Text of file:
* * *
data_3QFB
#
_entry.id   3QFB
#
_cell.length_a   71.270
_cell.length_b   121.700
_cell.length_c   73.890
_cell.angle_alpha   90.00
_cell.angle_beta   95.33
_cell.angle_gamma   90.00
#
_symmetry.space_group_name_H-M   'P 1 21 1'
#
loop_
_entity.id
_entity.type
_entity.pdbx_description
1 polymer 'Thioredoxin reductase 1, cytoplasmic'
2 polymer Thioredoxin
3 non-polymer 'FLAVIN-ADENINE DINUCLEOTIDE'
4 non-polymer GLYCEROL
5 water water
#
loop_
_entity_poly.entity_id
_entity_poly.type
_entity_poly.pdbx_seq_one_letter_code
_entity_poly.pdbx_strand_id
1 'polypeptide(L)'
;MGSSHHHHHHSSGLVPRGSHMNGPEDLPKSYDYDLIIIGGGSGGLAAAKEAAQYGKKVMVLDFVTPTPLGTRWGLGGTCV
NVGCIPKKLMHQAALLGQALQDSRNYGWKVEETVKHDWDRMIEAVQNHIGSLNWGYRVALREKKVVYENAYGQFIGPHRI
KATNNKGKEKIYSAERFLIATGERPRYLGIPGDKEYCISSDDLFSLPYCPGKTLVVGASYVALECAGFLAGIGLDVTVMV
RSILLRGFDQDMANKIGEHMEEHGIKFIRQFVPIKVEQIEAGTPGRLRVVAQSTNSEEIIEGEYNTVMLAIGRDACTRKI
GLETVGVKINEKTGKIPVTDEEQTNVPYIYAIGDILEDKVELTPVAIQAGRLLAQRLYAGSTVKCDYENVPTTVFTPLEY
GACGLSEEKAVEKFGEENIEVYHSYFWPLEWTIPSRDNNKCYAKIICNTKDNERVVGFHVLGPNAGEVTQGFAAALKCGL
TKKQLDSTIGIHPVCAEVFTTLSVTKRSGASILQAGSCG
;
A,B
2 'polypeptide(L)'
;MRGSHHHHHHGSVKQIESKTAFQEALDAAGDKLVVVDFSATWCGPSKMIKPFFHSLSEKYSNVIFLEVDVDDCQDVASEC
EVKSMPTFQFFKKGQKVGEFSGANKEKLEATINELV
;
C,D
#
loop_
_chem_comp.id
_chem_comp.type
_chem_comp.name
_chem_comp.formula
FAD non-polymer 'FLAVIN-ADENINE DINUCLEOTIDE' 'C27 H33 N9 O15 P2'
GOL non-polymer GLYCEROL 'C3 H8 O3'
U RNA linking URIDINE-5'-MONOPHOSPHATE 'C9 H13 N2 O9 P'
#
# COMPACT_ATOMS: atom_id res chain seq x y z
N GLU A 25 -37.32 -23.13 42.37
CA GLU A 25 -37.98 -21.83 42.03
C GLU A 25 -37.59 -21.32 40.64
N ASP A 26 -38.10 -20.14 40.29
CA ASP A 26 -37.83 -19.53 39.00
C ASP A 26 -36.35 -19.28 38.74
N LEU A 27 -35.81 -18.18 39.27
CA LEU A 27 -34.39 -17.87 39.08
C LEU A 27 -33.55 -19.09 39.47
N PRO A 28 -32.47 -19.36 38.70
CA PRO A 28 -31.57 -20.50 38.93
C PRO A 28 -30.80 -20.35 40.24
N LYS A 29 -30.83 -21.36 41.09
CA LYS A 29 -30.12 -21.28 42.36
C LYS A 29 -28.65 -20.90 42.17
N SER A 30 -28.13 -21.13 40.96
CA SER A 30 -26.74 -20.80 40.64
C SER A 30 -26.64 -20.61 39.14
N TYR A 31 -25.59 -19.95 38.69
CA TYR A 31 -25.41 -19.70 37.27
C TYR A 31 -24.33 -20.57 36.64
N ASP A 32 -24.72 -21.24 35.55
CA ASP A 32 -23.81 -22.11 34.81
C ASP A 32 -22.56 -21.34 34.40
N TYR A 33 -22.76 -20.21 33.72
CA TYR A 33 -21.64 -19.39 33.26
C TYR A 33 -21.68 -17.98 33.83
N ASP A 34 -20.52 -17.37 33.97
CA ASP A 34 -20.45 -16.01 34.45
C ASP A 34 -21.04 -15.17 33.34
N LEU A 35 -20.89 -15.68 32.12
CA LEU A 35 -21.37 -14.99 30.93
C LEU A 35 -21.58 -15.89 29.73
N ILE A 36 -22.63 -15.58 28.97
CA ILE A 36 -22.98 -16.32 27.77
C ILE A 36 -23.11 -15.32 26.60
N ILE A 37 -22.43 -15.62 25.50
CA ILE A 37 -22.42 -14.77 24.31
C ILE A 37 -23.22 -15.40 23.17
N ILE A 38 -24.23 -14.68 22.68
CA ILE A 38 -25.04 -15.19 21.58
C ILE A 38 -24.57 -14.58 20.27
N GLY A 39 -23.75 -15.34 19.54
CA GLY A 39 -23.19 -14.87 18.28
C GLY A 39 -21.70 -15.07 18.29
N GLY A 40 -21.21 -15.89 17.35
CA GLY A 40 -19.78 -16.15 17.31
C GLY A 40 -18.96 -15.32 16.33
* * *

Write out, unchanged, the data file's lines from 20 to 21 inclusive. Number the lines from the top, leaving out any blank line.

3 non-polymer 'FLAVIN-ADENINE DINUCLEOTIDE'
4 non-polymer GLYCEROL